A true knight for democracy, and press freedoms.
  2. By jove I think you've got it.

    Issue all relevant personell with the right kit from the offset, and avoid this "I got mine from PC World", melarkey ;)

    I'd even add that you don't need to stradle the fence, all drives should be encrypted, and flash bangs should be installed in the BIOS just in case some thieving jypo gets his paw on it.

    But it begs the question, how do you circumvent the current trend by replacing Personal Computing with MoD Sanctioned Computing, without an IT amnesty?

    As in, surrender your dodgy white box equipment at the guardhouse in exchange for your spanky new Beer Proof Laptop, or face the charges.

    That way you could still cut about with your porn folder while out and about in the 'Stans.

    Wouldn't even cost all that much either. Knock a single Typhoon off the list and transfer the cost centre over. Job Jobed.
  3. Fully agree with these points. My concern is the effect that the rewritten JSP will have. It not only covers the use of DII/F but also any use of a wireless network in a service quarter or SLA. i.e you are governed when using your personal internet connection. Is it possible to enforce? Probably, but are we in danger of a heavy handed approach?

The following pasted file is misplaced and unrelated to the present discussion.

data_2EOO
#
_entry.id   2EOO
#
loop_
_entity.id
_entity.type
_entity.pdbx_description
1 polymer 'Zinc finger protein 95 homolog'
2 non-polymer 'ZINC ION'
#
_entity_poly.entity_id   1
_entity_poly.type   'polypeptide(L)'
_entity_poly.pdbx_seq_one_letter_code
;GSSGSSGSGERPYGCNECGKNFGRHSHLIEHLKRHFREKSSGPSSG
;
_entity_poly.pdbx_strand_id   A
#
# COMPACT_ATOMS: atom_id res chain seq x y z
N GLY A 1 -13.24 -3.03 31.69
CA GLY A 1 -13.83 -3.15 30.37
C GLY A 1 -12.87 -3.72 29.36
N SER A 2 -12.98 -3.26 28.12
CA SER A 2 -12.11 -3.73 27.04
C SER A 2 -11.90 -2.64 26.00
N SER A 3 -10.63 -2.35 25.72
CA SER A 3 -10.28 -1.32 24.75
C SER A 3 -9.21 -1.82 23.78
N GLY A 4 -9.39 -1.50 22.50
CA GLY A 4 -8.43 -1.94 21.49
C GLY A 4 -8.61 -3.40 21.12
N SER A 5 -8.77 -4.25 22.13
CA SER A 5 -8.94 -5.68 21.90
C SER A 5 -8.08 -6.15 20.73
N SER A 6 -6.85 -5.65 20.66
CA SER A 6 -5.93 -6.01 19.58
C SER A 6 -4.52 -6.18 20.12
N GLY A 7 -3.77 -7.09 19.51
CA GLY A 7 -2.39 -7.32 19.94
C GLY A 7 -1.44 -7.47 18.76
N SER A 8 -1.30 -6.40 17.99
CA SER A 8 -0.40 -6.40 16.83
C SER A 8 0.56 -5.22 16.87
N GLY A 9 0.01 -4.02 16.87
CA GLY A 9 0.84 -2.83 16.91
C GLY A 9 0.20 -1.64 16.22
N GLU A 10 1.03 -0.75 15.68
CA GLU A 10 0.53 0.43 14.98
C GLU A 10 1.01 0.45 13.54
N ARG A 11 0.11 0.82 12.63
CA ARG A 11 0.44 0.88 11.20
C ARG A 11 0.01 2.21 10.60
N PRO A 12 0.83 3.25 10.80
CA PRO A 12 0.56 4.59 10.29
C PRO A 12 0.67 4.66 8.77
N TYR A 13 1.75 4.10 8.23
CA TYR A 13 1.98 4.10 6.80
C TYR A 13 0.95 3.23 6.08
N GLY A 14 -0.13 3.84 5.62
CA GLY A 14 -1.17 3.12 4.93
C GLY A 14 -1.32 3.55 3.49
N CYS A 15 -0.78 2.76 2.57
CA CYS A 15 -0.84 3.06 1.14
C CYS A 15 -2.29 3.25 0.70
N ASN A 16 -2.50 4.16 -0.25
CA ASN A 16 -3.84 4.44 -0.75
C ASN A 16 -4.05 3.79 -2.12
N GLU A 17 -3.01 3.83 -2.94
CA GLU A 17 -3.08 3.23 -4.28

4. I've said it before and I'll say it again, ALL laptops owners should be encouraged to use full disk encryption. Using the same scheme the DCSA offers discount AV and Microsoft products, discounted disk encryption could be rolled out at minimal expense and avoid further episodes like those recently. After all who wants someone else trawling through the pictures of your girlfriend taken on that drunken weekend or worse yet the 'moral' video's you downloaded :)
  5. or even one of these ASUS EEE

    220 notes and uses freeware, nice!

    most helpfully "• No technical manual required with the specially designed, user-friendly and intuitive graphic interface ." - occifer friendly
  6. Agree with everything else but there is always this inference that the Private Sector is any better. I'm sorry but the reverse is the case anty time that money needs to be saved security and control is shelved. Contractors and other staff regularily move from company to company taking their entire directories and .pst files with them. A lack of publicity does not mean good security.